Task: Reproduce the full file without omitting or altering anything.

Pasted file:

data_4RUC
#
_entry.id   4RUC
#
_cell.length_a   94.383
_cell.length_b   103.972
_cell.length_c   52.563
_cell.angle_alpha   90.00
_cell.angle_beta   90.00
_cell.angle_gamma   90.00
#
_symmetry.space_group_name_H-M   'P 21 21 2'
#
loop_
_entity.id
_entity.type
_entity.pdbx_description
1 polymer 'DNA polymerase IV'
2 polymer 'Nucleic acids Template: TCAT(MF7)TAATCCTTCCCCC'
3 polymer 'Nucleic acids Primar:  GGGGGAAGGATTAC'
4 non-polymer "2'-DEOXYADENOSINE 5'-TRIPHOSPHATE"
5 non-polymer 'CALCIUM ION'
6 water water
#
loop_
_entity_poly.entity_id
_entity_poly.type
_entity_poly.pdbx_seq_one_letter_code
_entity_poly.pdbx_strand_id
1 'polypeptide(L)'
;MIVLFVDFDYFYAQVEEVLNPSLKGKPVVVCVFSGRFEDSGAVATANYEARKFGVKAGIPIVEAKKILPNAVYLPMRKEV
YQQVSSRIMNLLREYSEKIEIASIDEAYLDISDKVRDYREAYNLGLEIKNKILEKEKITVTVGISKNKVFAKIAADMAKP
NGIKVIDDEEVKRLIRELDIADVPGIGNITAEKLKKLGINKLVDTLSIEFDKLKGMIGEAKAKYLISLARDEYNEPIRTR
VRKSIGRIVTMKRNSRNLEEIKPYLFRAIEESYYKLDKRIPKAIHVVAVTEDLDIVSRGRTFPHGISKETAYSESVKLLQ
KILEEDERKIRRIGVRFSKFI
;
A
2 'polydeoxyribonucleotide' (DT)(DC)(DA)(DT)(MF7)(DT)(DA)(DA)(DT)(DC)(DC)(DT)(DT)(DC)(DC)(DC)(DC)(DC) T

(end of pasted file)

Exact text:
data_4RUC
#
_entry.id   4RUC
#
_cell.length_a   94.383
_cell.length_b   103.972
_cell.length_c   52.563
_cell.angle_alpha   90.00
_cell.angle_beta   90.00
_cell.angle_gamma   90.00
#
_symmetry.space_group_name_H-M   'P 21 21 2'
#
loop_
_entity.id
_entity.type
_entity.pdbx_description
1 polymer 'DNA polymerase IV'
2 polymer 'Nucleic acids Template: TCAT(MF7)TAATCCTTCCCCC'
3 polymer 'Nucleic acids Primar:  GGGGGAAGGATTAC'
4 non-polymer "2'-DEOXYADENOSINE 5'-TRIPHOSPHATE"
5 non-polymer 'CALCIUM ION'
6 water water
#
loop_
_entity_poly.entity_id
_entity_poly.type
_entity_poly.pdbx_seq_one_letter_code
_entity_poly.pdbx_strand_id
1 'polypeptide(L)'
;MIVLFVDFDYFYAQVEEVLNPSLKGKPVVVCVFSGRFEDSGAVATANYEARKFGVKAGIPIVEAKKILPNAVYLPMRKEV
YQQVSSRIMNLLREYSEKIEIASIDEAYLDISDKVRDYREAYNLGLEIKNKILEKEKITVTVGISKNKVFAKIAADMAKP
NGIKVIDDEEVKRLIRELDIADVPGIGNITAEKLKKLGINKLVDTLSIEFDKLKGMIGEAKAKYLISLARDEYNEPIRTR
VRKSIGRIVTMKRNSRNLEEIKPYLFRAIEESYYKLDKRIPKAIHVVAVTEDLDIVSRGRTFPHGISKETAYSESVKLLQ
KILEEDERKIRRIGVRFSKFI
;
A
2 'polydeoxyribonucleotide' (DT)(DC)(DA)(DT)(MF7)(DT)(DA)(DA)(DT)(DC)(DC)(DT)(DT)(DC)(DC)(DC)(DC)(DC) T